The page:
Southeastern Hosts Emergency Management Training
DURANT – Southeastern Oklahoma State University and Durant/Bryan County Emergency Management co-sponsored a three-day training course in cooperation with the Federal Emergency Management Association (FEMA).
The training sessions were held on the Southeastern campus and concluded early Thursday afternoon.
The course, “Multi-Hazard Emergency Planning for Higher Education,” is designed to provide Institutions of Higher Education (IHEs) with knowledge and planning strategies to protect lives, property, and operations more effectively within the context of comprehensive emergency management.
Southeastern president Larry Minks said, “This type of training is critical. The safety and security of our students, faculty and staff, and the community, is our first and foremost concern. We experienced that just last week with the ice storm, and having to implement part of our emergency response plan.
“There are a lot of similarities with this type of training and our National Incident Management System (NIMS) training which we’ve been cycling through the past four-five years.
“We are very fortunate to have great partners with the community, and James Dalton, who is the Emergency Management Director for this area, is instrumental in helping us facilitate this type of training.”
Approximately 60 people attended the training course. Representatives were in attendance from Southeastern, local and state emergency management groups, the health department, independent school districts, Grayson County College, Chickasaw Nation, and the Choctaw Nation of Oklahoma.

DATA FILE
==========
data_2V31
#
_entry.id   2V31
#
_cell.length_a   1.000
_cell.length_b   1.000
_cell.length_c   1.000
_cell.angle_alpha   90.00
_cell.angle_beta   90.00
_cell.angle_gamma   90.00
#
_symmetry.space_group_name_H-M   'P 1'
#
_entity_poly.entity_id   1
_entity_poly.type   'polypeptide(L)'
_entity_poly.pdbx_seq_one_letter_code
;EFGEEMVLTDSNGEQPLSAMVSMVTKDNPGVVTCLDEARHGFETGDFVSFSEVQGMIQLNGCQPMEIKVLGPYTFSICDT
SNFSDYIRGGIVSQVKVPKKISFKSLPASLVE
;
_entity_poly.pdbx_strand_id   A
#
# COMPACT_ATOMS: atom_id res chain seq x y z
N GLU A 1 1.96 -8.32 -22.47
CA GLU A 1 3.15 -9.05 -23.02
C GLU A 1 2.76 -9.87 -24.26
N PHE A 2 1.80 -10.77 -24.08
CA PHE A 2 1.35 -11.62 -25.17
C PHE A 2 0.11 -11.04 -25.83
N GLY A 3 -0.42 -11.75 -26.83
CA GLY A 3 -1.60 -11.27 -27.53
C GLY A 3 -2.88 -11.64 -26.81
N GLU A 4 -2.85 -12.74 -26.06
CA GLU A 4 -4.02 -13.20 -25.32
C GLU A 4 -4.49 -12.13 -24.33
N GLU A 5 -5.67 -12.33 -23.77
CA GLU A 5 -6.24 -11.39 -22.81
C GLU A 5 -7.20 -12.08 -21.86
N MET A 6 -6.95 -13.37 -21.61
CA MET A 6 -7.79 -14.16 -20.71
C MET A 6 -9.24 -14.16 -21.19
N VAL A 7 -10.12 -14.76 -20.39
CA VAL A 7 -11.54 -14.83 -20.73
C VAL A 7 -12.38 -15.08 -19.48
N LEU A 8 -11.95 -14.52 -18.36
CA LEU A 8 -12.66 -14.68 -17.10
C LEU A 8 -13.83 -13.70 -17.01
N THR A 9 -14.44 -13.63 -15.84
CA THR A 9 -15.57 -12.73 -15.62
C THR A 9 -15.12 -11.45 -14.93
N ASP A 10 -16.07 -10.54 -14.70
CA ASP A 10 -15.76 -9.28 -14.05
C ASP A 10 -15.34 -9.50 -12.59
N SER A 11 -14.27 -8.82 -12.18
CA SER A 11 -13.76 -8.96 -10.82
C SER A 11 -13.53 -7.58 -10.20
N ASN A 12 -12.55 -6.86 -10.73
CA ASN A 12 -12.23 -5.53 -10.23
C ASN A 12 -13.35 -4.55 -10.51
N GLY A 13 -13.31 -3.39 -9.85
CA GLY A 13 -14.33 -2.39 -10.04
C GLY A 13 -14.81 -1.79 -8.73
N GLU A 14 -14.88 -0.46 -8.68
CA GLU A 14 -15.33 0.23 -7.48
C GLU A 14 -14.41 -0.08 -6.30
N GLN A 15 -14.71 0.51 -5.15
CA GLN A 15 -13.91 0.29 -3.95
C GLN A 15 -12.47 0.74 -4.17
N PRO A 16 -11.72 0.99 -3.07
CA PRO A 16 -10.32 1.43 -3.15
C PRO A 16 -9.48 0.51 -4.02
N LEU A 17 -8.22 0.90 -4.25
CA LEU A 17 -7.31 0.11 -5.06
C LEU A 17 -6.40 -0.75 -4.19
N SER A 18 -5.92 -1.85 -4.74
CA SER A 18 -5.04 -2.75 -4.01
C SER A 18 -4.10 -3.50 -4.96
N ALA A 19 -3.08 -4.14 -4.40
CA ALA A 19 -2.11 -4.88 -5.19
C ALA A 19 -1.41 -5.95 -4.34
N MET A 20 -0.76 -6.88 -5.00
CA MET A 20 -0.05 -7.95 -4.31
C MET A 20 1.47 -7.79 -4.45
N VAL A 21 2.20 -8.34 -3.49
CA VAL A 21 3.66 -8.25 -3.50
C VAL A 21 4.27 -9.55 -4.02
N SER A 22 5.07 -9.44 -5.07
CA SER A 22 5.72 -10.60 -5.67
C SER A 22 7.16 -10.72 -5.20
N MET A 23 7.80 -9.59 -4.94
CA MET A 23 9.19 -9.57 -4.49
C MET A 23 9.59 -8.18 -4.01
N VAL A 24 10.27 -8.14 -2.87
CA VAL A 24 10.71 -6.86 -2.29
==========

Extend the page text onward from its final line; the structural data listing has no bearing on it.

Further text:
Jim Reseburg (Chief Executive Officer) and Bob McKibben (Chief Operations Officer) of Emergency Planning Solutions, LLC conducted the course.
McKibben said, “This course was developed about five years ago specifically for colleges and universities to teach them how to plan for, and recover from, emergencies of any type. Our company has presented this course to over 300 different universities across the nation.
“This is very much-needed training for colleges and universities. Up until a few years ago, there wasn’t a lot of training for colleges and universities so this has been widely accepted.
“Out of all the ones we’ve done, this has been one of the better ones. No only do we have a very good cross section of faculty and staff from throughout the campus, we have had the president of the University sit through the entire course, which is very unusual. They are also fortunate to have a representative from the State Department of Emergency Management, the county, and the Department of Health.
“The more training universities can get, the better they will be at anticipating, planning for, and responding to an emergency, and mitigating things they can’t prevent.”
Course objectives: Define comprehensive emergency management; Recognize the importance of an Emergency Plan that meets the unique needs of an IHE; Identify hazards that present risks for IHEs and the impacts of those hazards; Identify the process and benefits of conducting a risk assessment; Create a partnership with stakeholders; Identify and assemble a planning team; Develop or revise a Multi-hazard emergency operations plan; Develop and implement a strategy for training and testing the Emergency Operations Center; and Engage the academic community.
Miles Gooding, Bryan County Emergency Management Safety Officer, said, “We are working in conjunction with Southeastern. We want to partner with them, in case of an emergency. We want to build our relationship with them prior to an event, not during an event.
“This training has been a fortunate event for Southeastern, Durant, and Bryan County. It is vitally important to get this type of training and to get everyone together and on the same page prior to an actual emergency.”
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